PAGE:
At this point, it can be presumed that the detected deactivation resulted from a deactivation of the security tag affixed to the audio player, not from any security tag affixed to the storage container. If the retailer employee knows, or can easily determine, that no security tag is associated with the storage container, the employee may enter a notation in the product information for the storage container that no security tag is to be associated with the storage container. If this information is not known, the employee may simply make an entry indicating that the detected security tag deactivation was not legitimate, so that the transaction processing module 120 will not count a deactivation associated with the storage container and therefore will not create or increment a deactivation count associated with the storage container.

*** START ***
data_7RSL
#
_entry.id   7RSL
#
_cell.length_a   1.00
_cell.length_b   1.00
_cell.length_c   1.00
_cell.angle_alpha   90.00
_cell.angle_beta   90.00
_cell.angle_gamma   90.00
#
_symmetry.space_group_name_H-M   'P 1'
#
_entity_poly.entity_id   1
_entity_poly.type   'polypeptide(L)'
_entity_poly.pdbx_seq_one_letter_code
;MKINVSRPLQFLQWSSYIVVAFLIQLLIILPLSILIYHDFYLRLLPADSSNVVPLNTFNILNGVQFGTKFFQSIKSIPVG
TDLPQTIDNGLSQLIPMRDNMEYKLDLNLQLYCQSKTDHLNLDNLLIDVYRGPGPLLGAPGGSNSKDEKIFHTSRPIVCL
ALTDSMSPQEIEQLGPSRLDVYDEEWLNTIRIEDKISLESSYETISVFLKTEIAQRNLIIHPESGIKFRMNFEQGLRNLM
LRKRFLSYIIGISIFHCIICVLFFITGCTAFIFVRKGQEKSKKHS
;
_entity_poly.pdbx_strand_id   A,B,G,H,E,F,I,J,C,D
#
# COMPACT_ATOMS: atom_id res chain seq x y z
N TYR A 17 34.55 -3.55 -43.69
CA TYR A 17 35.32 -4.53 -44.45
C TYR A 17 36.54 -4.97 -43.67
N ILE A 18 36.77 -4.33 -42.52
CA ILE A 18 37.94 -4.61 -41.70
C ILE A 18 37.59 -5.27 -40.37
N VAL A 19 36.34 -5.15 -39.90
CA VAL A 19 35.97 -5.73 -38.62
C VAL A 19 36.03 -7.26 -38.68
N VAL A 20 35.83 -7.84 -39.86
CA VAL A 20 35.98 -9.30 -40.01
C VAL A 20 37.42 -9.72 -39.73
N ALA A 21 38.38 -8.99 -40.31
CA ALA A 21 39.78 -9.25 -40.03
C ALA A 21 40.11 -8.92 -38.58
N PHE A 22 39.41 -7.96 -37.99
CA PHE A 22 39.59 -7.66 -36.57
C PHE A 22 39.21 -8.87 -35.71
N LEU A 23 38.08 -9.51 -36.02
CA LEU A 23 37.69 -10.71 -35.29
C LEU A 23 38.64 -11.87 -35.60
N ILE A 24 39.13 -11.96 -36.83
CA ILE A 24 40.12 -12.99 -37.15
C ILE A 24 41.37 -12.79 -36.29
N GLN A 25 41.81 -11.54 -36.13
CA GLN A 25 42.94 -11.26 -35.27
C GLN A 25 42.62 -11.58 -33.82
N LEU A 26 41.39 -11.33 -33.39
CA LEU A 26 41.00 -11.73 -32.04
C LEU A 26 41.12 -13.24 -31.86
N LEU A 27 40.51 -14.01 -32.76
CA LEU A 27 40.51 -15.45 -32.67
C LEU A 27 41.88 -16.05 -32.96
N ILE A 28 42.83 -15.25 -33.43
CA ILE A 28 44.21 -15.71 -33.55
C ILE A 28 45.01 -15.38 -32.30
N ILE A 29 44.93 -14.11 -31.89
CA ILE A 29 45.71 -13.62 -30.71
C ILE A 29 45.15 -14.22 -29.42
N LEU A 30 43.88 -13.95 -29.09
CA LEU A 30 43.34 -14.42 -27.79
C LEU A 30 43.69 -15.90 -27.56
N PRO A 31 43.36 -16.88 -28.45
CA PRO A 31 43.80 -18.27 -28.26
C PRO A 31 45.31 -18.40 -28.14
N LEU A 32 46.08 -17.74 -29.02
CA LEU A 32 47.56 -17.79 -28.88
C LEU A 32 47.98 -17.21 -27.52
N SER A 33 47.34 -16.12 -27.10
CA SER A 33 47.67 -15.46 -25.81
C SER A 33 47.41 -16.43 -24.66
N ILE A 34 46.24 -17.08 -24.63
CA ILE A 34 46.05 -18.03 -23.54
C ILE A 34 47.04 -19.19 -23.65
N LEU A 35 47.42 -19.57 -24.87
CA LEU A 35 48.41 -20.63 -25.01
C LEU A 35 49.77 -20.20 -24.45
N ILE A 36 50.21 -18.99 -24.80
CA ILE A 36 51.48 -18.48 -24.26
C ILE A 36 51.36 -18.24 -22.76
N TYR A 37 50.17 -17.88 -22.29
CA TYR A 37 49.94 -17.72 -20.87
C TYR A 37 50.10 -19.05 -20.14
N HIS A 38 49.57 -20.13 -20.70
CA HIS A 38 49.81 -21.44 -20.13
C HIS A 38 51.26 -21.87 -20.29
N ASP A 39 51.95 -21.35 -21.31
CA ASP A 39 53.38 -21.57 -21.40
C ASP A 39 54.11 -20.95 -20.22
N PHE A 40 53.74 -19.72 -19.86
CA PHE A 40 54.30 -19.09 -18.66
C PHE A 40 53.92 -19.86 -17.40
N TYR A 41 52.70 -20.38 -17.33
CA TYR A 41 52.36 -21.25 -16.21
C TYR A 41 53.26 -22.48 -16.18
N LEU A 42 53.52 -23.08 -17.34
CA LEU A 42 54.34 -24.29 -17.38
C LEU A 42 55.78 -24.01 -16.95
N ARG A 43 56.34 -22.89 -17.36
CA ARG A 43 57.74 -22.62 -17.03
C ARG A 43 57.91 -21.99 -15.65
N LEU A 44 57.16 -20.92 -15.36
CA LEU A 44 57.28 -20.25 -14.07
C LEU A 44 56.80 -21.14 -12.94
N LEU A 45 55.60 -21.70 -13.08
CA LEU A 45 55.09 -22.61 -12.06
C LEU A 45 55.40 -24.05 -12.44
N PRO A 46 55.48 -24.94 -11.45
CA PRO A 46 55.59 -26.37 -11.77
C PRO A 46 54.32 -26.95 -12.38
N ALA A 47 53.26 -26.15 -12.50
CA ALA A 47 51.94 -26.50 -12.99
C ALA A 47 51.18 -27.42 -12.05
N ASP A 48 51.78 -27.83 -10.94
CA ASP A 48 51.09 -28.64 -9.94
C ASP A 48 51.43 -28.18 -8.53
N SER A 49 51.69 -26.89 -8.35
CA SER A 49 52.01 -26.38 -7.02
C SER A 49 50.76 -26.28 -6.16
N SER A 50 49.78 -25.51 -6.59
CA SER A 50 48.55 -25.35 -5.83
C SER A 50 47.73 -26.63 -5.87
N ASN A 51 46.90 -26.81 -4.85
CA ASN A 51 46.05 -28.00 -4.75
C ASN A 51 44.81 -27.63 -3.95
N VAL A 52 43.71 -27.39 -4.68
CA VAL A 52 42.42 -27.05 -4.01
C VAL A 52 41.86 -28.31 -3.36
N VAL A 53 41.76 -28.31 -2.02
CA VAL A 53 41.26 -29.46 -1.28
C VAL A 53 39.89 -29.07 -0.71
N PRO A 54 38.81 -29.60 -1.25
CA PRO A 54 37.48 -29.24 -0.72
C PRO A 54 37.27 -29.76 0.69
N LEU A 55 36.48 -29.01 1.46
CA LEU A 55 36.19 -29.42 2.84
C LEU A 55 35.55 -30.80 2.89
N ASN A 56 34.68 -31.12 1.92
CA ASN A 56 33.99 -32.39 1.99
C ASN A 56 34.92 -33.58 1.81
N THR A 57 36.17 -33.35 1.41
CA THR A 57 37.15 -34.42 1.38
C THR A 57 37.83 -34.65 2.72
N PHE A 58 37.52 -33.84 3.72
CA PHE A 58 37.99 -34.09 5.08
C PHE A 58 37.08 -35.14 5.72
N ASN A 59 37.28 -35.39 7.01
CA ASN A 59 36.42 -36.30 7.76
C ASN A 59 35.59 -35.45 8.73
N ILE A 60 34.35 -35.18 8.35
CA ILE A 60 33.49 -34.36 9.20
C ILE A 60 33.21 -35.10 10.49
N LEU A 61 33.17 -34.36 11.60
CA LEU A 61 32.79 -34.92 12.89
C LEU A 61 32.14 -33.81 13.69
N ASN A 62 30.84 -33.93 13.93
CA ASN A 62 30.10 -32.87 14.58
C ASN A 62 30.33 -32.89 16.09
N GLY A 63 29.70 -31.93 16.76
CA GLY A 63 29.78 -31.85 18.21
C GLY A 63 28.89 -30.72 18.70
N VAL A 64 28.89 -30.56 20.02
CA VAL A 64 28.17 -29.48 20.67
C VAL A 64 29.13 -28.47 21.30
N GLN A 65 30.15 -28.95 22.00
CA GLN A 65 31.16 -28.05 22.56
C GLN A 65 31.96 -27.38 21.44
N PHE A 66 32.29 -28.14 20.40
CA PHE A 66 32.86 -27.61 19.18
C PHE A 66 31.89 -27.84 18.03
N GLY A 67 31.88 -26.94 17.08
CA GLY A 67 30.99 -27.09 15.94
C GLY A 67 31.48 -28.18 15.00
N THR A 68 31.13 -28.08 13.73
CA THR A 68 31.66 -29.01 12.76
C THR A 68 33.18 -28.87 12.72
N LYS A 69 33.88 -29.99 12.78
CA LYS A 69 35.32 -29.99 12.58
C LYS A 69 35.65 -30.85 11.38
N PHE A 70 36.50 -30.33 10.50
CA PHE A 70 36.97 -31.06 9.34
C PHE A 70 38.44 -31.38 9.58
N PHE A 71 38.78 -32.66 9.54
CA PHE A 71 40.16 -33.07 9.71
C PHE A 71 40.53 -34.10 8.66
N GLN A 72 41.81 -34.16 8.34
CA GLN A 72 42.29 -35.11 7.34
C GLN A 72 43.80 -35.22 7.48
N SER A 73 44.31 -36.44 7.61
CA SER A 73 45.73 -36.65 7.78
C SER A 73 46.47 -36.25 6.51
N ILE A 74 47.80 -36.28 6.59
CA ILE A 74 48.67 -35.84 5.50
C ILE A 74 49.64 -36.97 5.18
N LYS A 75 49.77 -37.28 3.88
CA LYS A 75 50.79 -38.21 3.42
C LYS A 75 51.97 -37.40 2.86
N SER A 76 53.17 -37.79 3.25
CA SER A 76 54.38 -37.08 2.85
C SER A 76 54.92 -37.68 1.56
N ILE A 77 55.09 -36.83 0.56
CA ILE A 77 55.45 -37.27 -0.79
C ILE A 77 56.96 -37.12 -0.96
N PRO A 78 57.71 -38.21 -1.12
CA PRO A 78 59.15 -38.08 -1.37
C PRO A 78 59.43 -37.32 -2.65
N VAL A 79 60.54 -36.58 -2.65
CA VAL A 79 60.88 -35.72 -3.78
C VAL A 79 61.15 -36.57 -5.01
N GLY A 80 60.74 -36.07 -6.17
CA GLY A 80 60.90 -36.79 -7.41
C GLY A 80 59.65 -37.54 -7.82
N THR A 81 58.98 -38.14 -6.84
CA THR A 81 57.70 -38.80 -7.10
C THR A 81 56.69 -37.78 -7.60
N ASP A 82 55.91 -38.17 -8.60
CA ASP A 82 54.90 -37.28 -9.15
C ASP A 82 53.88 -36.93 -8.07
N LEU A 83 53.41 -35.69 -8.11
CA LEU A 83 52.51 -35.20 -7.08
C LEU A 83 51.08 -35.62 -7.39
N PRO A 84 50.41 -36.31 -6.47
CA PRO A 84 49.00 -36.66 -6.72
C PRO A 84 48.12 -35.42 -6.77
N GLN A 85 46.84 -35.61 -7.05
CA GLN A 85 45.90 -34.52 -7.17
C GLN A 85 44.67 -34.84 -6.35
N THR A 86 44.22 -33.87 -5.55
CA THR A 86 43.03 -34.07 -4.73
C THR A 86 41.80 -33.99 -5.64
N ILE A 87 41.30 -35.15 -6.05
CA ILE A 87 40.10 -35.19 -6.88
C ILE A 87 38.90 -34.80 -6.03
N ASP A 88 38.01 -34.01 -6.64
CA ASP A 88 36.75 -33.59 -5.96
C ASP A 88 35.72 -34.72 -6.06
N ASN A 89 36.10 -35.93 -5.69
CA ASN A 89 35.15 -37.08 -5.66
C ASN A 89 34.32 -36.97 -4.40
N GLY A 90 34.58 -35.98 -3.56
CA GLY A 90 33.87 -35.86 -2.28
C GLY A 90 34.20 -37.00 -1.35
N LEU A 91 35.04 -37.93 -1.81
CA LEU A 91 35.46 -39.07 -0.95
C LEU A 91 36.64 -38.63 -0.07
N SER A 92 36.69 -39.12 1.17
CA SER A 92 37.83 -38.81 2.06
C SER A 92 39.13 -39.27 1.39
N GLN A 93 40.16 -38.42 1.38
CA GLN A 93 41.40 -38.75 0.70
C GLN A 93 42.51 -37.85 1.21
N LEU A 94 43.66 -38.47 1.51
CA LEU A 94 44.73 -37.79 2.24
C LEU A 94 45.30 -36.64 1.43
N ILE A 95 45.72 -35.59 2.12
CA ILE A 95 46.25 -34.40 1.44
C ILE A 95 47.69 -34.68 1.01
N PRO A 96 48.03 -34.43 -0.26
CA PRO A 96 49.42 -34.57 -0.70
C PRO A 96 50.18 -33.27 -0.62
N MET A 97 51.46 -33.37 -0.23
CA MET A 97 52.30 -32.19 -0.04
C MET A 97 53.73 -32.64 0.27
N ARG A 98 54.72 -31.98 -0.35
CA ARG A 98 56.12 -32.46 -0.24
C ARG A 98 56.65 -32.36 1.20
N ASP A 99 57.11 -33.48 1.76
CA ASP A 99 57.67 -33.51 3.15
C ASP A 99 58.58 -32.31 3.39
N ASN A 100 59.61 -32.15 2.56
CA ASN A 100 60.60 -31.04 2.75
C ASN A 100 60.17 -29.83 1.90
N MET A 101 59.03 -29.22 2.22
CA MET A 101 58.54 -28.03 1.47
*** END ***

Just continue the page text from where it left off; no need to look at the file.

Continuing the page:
To take another example, suppose that a retailer has introduced a new brand of perfume with packaging bearing security tags. The retailer has entered product identification, price, and weight information into the database 122, but has not entered any information about the presence or absence of security tags. When a customer legitimately presents the perfume for purchase and the tag is deactivated, the transaction processing module 120 examines the product information and detects that no deactivation count has been created for this product. The transaction processing module 120 may either issue a security alert or, optionally, silently learn that the previously unobserved item contains a security tag and issue no alert. Such learning may be accomplished by taking appropriate considerations into account. For example, if a product, such as the perfume of the present example has a relatively high price, the transaction processing module 120 may recognize a relatively high likelihood that such a product will bear a security tag and recognize that the presence of a security tag is to be expected.